Before social media, I used to buy magazines and write down the names of the brands that I liked and then send them cold emails. The development of Instagram and Pinterest was pretty integral for me. I’ve trained the Instagram algorithm to serve me content from brands that I might be interested in. I then reach out to them to see if they want to work together. That’s how I get the majority of my work. You get a lot of rejections and my emails probably land in a lot of people’s spam folders, but that’s how I started to get my work out there. I’ve been really fortunate to be able to work with brands and publications on advertising and editorial pieces. I also have on-product artwork, and I help to advertise those new product launches.

You work on both NFTs and physical paintings. What made you decide to enter the NFT market?

I was introduced to NFTs last year. A lot shifted for me when I learned about the potential of Web 3. It has enabled me to focus a lot more on selling my work as fine art, whether that is on or off the blockchain, or even a combination of the two. I started heavily selling NFTs in the summer of 2021 when I noticed that a lot of the work that was resonating with people was my digital artwork.

Over the course of the last few months, I’ve slowly introduced my paintings in such a way that people can buy the physical painting and a limited edition NFT. I usually make 30 or 50 copies as NFTs and sell them individually. You can also do original work and sell it as a one-of-one item, which basically means there is only one copy of the work in existence. It’s been incredible. It’s enabled me to create connections, and the community has been super beneficial to me as an artist.

What are the most exciting projects that you’ve been working on recently?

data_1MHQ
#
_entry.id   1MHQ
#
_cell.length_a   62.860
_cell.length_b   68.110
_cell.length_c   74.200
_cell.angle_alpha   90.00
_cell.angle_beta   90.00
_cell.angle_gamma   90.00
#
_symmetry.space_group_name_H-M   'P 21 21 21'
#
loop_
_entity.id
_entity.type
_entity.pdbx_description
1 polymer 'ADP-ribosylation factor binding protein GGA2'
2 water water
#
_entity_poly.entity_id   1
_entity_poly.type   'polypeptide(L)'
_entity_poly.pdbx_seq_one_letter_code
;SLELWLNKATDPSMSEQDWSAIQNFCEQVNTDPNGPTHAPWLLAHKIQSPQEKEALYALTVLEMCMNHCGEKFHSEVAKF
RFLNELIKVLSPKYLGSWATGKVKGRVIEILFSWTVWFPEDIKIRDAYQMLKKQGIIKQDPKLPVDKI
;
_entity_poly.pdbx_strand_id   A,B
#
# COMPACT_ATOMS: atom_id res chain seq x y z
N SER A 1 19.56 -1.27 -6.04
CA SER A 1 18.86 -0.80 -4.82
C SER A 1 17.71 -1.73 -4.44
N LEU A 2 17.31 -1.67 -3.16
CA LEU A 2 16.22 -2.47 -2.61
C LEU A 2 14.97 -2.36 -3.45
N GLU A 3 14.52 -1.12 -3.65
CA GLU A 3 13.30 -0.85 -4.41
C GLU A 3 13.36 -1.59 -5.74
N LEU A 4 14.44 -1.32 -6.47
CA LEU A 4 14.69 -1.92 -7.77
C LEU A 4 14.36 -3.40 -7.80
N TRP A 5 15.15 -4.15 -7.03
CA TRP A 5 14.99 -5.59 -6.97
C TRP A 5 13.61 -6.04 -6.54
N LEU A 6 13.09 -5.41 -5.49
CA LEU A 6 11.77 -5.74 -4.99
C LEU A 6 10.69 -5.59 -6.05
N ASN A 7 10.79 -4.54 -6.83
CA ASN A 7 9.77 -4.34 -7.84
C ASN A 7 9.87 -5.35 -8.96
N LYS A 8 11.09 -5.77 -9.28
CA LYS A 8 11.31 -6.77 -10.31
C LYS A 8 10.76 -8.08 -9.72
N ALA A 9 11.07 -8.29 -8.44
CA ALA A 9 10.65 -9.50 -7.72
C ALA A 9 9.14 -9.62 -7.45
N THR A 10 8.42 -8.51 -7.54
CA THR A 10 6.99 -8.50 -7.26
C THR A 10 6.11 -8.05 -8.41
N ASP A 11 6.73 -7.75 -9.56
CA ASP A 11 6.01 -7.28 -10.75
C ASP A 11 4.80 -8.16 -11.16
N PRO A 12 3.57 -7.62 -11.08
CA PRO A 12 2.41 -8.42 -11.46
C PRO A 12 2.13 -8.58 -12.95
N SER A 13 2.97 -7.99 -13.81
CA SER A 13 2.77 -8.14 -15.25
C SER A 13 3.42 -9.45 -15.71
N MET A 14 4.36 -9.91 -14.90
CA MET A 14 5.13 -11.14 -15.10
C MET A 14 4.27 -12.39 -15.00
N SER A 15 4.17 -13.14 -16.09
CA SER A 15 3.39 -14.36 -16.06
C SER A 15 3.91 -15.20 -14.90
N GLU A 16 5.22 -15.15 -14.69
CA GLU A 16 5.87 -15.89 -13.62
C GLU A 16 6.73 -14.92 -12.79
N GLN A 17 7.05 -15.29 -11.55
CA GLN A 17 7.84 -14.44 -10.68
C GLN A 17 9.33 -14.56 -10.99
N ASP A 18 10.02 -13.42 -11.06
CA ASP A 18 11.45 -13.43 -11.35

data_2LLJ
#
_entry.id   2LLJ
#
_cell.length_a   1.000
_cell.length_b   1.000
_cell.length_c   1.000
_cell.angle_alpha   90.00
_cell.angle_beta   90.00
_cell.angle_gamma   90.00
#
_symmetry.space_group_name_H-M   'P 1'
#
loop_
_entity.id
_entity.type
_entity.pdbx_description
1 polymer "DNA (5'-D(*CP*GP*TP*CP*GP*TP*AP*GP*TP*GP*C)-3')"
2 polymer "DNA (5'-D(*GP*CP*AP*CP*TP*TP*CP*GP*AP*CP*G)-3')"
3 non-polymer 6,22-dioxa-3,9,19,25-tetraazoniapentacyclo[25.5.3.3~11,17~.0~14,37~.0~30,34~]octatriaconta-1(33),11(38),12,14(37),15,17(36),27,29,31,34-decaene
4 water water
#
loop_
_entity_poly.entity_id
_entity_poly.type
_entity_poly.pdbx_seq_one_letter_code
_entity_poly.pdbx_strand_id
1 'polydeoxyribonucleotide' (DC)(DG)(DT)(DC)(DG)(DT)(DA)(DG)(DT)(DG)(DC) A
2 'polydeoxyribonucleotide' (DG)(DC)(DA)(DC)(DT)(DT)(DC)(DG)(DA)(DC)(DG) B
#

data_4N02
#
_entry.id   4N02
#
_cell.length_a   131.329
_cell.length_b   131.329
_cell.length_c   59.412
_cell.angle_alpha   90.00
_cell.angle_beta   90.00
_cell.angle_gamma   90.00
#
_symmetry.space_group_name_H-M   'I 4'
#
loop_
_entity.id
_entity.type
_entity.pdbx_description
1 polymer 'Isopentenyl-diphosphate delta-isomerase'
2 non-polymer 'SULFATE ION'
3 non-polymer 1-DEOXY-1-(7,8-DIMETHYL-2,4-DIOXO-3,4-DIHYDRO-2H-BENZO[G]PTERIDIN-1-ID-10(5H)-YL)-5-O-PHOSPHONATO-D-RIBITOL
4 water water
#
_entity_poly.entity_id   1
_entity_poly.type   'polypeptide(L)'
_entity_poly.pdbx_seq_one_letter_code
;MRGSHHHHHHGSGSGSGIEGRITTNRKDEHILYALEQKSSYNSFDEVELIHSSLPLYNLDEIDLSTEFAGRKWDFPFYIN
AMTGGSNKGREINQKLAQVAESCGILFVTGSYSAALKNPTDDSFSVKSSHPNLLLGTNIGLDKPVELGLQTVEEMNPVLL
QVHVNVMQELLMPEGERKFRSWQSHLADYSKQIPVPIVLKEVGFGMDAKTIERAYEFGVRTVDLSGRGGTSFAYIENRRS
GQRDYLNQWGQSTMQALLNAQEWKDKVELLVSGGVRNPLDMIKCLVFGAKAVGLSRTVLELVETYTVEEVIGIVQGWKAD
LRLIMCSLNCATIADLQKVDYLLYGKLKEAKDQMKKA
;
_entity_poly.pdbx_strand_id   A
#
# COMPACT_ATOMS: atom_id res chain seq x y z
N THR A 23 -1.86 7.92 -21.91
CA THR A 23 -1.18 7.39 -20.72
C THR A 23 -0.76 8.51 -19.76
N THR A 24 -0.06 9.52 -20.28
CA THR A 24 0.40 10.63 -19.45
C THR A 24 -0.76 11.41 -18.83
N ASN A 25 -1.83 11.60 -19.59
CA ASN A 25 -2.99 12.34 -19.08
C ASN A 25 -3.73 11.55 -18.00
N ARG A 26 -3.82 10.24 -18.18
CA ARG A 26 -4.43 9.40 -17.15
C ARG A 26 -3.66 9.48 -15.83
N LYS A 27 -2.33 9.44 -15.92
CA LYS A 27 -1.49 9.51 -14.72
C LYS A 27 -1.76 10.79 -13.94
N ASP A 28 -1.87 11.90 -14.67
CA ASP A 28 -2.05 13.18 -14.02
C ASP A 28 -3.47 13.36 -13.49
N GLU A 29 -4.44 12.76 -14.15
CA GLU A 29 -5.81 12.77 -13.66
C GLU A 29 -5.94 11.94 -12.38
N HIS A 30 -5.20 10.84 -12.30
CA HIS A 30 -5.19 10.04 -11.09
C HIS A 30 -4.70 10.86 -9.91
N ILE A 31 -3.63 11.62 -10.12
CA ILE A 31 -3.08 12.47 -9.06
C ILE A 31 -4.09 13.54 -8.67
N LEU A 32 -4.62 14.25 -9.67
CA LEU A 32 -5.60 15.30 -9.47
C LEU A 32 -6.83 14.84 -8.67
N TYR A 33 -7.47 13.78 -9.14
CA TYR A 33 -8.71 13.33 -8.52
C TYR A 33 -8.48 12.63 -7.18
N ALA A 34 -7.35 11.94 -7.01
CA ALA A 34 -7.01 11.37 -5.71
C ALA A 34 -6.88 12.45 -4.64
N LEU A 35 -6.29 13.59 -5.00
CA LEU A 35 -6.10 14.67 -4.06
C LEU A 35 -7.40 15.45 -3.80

Every month, the NFT art platform World of Women commissions artists to make artwork that is sent to their holders as an AirDrop. I’m also a holder, so that was fun because I got to be on the other side of it. They’ve commissioned me a few times for a few different initiatives. I’ve noticed that within the NFT space many clients give you the creative freedom to take the brief and tell stories through your eyes. They really give the artist the control.

I also worked on a really nice project for the ceramic cookware company Caraway. I got to work with them on creating two custom colours for their kitchenware set. To be able to create paintings that then inspired those pieces was really nice.

What are your hopes for the future?

For myself, unrelated to art, I want to work on my physical and mental health — in particular, my allergies and my anxiety. I don’t think enough people talk about that. Professionally, I’m excited to work on larger paintings once I have a bigger space. We’re planning on moving to a bigger apartment in Los Angeles in the near future. That’ll also give us closer proximity to more national parks.

I’d also like to do more on Web 3. I’m really excited to see that we’re starting to shift away from that highlight reel of social media. Over the last few years, it’s been all about people’s growth and statistics. It was about how many people follow you and how many people like your post. With Web 3, it’s been lovely to see artists who had struggled with that not having to worry about being able to sell their work. I’m hoping we start to let go of this idea that we want someone’s work because they’re popular. Instead, I hope we’ll want someone’s work because we resonate with it on an emotional level.

Source Credit:  Content and images from Wall Street International Magazine by .  Read the original article - https://www.meer.com/en/69633-amber-vittoria-manhattan-artist-and-poet